Qatar, independent emirate on the west coast of the Persian Gulf. Occupying a small desert peninsula that extends northward from the larger Arabian Peninsula, it has been continuously but sparsely inhabited since prehistoric times. Following the rise of Islam, the region became subject to the Islamic caliphate; it later was ruled by a number of local and foreign dynasties before falling under the control of the Āl Thānī (Thānī dynasty) in the 19th century. The Āl Thānī sought British patronage against competing tribal groups and against the Ottoman Empire—which occupied the country in the late 19th and early 20th centuries—and in exchange the United Kingdom controlled Qatar’s foreign policy until the latter’s independence in 1971. Thereafter, the monarchy continued to nurture close ties with Western powers as a central pillar of its national security.

Qatar has one of the world’s largest reserves of petroleum and natural gas and employs large numbers of foreign workers in its production process. Because of its oil wealth, the country’s residents enjoy a high standard of living and a well-established system of social services.

Language Arabic
Currency Qatari Riyal (QR)
Electricity 240V, Type D and G



Local customs and etiquettes

Being an Islamic country, the country pays a lot of emphasis on local cultures and traditions. In terms of clothing, all women should wear clothes that cover their shoulders, upper arms and knees, however the dress code in hotels and private clubs is more relaxed. For men, long short and trousers paired with a shirt is just fine. When it comes to greetings, you need to be a little cautious as not all Arab men and women will be comfortable shaking hands with the opposite sex.

Weekends in Qatar

The work week that is followed in Qatar is from Sunday to Thursday. This may come as a surprise to many people, especially if travelling here for the first time. The government offices operate from 7 am to 2 pm, however there can be a change of timing during the holy month of Ramadan. Shopping malls generally are open from 10 am to 10 pm.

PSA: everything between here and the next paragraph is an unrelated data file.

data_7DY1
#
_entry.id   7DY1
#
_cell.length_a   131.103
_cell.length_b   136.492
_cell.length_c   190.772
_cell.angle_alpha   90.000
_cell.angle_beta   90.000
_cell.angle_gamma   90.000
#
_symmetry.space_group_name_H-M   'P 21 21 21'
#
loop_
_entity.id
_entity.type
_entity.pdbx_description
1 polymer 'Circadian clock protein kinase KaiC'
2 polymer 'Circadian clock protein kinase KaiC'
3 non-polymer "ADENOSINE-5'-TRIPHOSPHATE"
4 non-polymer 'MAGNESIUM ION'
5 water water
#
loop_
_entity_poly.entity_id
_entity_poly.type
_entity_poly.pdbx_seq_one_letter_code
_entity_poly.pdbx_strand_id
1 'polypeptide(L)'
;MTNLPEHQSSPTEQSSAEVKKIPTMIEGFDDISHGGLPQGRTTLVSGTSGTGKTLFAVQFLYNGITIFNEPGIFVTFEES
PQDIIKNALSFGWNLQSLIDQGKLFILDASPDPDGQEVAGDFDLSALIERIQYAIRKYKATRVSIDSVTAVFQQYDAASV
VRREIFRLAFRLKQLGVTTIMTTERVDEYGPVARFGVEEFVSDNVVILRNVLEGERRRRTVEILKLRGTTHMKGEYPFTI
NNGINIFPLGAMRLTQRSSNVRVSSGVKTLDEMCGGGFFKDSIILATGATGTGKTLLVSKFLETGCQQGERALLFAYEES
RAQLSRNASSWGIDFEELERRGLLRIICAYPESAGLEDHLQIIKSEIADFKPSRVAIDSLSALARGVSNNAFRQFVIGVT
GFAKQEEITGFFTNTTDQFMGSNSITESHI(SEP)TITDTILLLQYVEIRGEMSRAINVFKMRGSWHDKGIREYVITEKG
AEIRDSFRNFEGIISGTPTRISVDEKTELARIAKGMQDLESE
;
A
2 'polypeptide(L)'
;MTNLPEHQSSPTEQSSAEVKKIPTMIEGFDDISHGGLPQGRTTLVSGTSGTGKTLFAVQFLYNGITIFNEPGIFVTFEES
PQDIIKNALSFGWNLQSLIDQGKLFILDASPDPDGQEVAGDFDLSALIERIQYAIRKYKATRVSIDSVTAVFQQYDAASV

Given the hot weather in this country, it is advisable not to walk around in peak summer, even if for a short distance. Despite not owning a car, getting around Qatar should not be much of a hassle to you.

Public transportation in Qatar is good, and you can commute using buses or taxis to get to your destination. There is an excellent bus network which links the whole of Doha to the rest of the country.

Modes of Transportation


The front seats in the buses are generally reserved for women and children. The bus fare is QR3 to QR4 (within Doha) and QR4 to QR9 (outside Doha). Opting for a Karwa Smart Card may be the best way to use the public transportation in Qatar, if you are dependent on this mode of transport regularly.

For purchase and top-up of Karwa Smart Card, you can do so at the ticket vending machines at Hamad International Airport, Doha Bus Station, Qatar Mall, the Pearl Qatar and at Partner Merchants outlets (visit Mowasalat website for locations).

The Karwa Smart Card is of three types:

  • Classic Card, (Cost: QR.30) : Rechargeable card for long term.
  • Limited Card, 24hr (Cost: QR.10): Good for two journeys within 24-hrs of purchase.
  • Unlimited Card, 24hr (Cost: QR.20): Good for unlimited journeys within 24-hrs of purchase.

You can even board the bus without a smartcard, but will have you pay a “no card fee” of QR10 in cash. The buses are an affordable alternative to travel around in Qatar, considering the expenses involved in purchase and maintenance of a car.

When using the card, you need to tap in on boarding and tap out when leaving.


Among the popular taxi companies in Qatar are Karwa, Careem and Uber. These companies have Mobile app and hence, you can easily book a taxi at an additional fare. Among the three, the Karwa taxis are the most popular and comfortable, given the fact that these taxis are more spacious and clean.

Careem taxis are private car and are chauffeur-driven. You can just log on to the Careem website or their mobile app, and drive or get a ride by specifying the time of your ride. Uber taxis are reliable too, and can be booked through their Mobile app.


Qatar has a uniform climate all through the country. December to February is the cooler season and summers range from April to October. March and November are the so called transition months.

The hottest months in Qatar are June, July and August. Mid July is considered as the warmest time of year where temperatures are regularly around 43.3°C with temperatures rarely dropping below 32.8°C at night.

Qatar’s summers encounter scorching heat, so if you want to avoid these outrageous climatic conditions, the perfect time to visit the country is between November to early April. The winter months can really be very lovely. Daytime temperatures drop significantly, especially in coastal areas, and evenings can even become chilly.